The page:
What to expect next
The recruitment process, and what evidence is asked for, varies depending on the job you are applying for. Below you can read about different stages of recruitment.
The recruitment process, and what evidence is asked for, varies depending on the job you are applying for.
Typical stages to recruitment include:
- basic application for the job - registering your application and details
- application form - you may be asked to provide a CV, statement of suitability, behaviours evidence
- interview - the final stage, where you meet the hiring manager and are asked a range of questions
In addition, you may be asked to complete further stages:
When you apply for a job in the Civil Service, we may want to assess you using a psychometric test. Tests are an effective way of assessing people fairly, consistently and transparently. You may be asked to complete one or more of these - we’ll say whether this is the case on the job advert. No specialist knowledge or experience is needed for our tests. You can find out more about online tests including practice tests and guidance videos here: Civil Service Online Tests
Some recruitment campaigns include a video interview, rather than over the phone or in person. There are two types of video interview: a regular face-to-face interview in real time via a video feed, or a pre-recorded interview where you will be asked to pre-record answers in response to interview questions presented to you via an online platform.
Part of the assessment process will usually involve an interview. Generally this will be face to face in person or via a video.
The purpose of all interviews is the same: to assess your suitability for the job. An interview will usually last 45-60 minutes and you may be asked to describe specific occasions when you have demonstrated a certain skill or behaviour. Before you attend an interview, look carefully at the job description and think about examples you can give of times when you have previously demonstrated the behaviours outlined. You may also wish to consider how you would handle similar situations in the future.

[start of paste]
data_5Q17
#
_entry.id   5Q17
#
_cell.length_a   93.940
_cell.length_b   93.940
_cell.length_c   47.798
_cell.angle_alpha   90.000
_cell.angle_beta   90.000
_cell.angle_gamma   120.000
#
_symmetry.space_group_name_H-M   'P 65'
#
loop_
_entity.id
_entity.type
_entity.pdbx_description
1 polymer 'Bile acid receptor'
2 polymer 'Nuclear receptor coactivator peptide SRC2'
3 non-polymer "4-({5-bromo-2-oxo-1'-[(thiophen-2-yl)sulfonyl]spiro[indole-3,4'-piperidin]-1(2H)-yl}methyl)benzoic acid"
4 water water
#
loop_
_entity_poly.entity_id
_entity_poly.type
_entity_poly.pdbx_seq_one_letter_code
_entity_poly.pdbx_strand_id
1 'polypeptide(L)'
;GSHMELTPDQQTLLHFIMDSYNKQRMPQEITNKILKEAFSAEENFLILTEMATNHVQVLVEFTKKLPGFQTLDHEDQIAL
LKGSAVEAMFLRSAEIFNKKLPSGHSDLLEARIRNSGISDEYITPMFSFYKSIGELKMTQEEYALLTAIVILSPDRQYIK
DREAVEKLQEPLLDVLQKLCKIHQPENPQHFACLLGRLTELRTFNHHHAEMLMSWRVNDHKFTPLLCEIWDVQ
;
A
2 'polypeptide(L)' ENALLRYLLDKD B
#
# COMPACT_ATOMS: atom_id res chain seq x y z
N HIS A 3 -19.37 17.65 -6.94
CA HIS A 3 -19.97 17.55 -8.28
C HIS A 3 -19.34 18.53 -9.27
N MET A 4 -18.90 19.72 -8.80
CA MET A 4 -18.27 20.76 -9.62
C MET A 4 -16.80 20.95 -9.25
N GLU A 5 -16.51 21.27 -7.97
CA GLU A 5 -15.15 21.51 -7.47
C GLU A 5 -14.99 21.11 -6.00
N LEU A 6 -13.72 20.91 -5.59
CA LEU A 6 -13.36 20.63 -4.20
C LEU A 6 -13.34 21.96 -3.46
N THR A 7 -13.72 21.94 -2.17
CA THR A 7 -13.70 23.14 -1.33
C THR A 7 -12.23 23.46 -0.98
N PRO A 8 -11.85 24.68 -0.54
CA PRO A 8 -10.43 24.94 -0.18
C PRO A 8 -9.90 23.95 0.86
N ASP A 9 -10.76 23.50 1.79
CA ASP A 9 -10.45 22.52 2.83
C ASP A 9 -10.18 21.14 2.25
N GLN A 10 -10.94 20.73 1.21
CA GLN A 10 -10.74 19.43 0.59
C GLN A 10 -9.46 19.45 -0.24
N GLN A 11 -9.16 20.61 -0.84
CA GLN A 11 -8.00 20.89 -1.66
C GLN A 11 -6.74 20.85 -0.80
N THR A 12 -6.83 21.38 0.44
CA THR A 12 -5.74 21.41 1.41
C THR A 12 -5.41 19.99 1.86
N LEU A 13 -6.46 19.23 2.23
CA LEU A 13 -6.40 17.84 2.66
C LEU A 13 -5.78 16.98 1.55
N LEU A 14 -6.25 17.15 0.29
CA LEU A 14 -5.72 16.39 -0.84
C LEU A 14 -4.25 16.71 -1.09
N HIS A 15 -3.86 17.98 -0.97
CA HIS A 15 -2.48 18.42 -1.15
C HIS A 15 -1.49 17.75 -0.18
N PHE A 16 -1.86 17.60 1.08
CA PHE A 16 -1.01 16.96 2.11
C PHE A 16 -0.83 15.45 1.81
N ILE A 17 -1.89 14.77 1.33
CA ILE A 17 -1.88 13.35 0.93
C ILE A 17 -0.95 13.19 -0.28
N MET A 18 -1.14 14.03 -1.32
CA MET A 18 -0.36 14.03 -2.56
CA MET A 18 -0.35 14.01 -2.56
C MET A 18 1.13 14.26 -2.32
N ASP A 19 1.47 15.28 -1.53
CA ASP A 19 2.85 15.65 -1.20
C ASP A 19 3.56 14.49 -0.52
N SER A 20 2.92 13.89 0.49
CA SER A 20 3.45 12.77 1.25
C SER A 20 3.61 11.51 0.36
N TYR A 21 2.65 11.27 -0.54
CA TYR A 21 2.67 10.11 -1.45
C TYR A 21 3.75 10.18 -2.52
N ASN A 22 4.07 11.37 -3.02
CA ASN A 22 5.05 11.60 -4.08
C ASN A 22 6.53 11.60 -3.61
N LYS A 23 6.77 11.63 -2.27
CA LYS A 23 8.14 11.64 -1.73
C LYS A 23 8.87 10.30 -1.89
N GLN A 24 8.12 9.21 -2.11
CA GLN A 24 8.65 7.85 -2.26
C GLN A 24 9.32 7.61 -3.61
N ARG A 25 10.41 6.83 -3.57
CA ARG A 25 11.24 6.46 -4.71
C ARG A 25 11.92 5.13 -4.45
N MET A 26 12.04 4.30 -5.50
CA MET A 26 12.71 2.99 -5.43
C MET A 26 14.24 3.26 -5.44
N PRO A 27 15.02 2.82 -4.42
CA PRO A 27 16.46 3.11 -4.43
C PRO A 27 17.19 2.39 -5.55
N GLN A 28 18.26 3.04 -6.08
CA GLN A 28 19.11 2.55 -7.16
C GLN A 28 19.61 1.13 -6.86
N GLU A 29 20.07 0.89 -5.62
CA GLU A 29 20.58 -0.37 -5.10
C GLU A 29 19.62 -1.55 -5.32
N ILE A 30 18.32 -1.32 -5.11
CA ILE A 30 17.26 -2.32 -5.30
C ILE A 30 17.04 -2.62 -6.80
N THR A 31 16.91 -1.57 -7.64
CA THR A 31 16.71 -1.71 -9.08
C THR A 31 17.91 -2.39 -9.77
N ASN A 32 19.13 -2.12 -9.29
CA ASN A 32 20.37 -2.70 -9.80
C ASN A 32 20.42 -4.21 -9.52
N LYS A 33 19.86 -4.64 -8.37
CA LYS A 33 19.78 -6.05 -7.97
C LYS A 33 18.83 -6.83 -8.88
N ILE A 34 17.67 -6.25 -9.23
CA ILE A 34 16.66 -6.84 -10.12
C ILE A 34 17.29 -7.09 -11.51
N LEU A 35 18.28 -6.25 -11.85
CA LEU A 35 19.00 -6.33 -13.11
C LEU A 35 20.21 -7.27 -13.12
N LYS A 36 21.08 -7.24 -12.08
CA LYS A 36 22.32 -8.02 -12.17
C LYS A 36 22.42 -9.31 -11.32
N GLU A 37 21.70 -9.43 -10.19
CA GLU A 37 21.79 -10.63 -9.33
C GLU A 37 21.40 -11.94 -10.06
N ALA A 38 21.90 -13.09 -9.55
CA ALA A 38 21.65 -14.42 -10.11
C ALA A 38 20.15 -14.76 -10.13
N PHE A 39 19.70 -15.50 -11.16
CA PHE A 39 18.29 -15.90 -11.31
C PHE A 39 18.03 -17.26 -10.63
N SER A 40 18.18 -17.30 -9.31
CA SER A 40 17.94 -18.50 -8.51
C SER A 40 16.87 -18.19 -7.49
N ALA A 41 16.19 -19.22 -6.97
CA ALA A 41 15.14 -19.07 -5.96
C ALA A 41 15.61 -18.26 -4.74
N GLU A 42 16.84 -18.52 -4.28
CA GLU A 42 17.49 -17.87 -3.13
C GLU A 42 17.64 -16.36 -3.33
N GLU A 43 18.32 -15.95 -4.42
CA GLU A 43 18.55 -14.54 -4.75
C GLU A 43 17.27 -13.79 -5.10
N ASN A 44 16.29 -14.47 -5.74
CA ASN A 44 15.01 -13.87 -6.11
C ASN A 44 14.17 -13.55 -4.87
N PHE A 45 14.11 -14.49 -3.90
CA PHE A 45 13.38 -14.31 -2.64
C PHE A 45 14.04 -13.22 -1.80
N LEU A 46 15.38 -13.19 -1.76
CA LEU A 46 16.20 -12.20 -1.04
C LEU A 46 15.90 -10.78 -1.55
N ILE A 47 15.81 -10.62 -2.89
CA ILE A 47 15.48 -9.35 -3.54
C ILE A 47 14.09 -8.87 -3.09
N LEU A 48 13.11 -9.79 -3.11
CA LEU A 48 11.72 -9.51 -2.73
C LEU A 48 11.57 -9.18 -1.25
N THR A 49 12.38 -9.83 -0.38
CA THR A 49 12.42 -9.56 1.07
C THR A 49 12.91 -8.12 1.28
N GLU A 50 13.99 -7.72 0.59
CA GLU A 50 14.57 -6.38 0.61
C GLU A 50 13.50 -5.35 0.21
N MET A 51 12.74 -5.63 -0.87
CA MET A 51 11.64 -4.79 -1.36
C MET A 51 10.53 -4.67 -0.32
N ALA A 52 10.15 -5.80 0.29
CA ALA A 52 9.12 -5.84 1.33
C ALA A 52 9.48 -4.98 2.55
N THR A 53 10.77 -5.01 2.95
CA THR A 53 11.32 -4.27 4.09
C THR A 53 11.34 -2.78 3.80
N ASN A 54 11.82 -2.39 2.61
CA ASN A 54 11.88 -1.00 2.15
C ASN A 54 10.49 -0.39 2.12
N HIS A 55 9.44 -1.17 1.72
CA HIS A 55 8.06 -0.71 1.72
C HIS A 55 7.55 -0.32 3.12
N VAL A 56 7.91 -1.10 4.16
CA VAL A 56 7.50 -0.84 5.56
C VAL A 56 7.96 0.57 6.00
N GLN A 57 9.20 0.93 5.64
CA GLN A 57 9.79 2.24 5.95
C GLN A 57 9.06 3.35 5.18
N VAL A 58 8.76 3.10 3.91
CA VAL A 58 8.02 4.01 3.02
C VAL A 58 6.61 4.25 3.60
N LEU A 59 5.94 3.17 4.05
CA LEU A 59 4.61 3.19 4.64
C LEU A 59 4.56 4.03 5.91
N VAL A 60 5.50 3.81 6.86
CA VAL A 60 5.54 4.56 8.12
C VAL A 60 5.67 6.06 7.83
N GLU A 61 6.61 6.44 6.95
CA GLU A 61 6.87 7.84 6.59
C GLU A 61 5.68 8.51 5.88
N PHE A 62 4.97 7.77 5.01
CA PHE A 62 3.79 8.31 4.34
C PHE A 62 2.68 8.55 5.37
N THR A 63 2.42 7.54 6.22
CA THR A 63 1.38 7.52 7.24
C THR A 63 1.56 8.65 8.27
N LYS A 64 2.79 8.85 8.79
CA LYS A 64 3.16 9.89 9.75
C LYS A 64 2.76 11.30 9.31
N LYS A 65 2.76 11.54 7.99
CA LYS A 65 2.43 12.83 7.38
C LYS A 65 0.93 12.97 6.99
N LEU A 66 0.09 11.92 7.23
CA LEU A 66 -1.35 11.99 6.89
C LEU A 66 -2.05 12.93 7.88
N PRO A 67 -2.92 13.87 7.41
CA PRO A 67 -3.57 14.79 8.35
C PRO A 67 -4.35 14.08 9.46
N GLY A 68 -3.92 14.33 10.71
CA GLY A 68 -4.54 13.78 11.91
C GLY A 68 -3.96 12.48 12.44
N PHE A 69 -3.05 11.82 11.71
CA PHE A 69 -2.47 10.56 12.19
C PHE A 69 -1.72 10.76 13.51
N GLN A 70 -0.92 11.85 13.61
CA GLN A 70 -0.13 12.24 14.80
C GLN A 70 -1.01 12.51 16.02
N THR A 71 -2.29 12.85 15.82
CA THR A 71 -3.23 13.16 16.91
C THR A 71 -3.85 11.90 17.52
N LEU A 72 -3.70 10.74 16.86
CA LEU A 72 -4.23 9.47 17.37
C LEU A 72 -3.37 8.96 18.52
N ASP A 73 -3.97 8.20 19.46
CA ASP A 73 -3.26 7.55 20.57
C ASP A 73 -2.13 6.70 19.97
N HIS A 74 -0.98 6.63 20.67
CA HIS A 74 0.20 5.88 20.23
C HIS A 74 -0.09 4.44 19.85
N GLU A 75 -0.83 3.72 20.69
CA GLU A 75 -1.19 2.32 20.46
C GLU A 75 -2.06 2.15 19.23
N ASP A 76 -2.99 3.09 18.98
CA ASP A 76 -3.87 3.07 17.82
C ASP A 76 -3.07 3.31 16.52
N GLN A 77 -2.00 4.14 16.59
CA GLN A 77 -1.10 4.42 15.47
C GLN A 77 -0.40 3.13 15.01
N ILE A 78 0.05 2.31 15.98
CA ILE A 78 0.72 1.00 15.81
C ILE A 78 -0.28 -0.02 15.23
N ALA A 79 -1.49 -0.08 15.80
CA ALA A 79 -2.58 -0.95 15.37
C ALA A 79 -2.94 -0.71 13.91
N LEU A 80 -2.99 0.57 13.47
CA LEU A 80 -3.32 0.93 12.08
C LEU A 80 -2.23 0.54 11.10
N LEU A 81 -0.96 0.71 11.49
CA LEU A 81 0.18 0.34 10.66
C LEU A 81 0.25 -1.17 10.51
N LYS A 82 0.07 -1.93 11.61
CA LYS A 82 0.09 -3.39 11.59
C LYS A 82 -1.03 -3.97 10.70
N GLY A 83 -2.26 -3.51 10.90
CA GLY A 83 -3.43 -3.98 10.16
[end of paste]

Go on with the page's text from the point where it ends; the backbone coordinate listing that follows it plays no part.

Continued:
You may also be asked questions about what interests you and what you enjoy doing. These questions will help the interview panel assess your strengths and preferred style of working. Strengths are one of the Success Profiles elements.
The Civil Service Strengths Dictionary will give you an idea of the strengths we look for in the Civil Service, although you will never be expected to demonstrate all of these for one job. Before the interview it would be helpful to reflect on what you feel are your personal strengths and preferred ways of working.
An assessment centre will usually consist of a combination of different selection methods, such as an interview, a presentation, written exercise and/or role play exercise. Details of which selection methods will be used and what to expect on the day will usually be given in the letter inviting you to the assessment centre.
Once you have completed the recruitment process, we will then be in touch to let you know the outcome. At this final stage we encourage you to ask for feedback, regardless of the outcome as this can help you in the future.
Could the Civil Service Fast Stream be right for you?
Fast Streamers work across the Civil Service, typically gaining experience of working in different government departments, as they are developed to become our future leaders.
Read about the Civil Service Fast Stream
Back to Success Profiles
Return to our list of Success Profiles information to watch the guidance video and see tips on how to write your personal statement.
Back to Success Profiles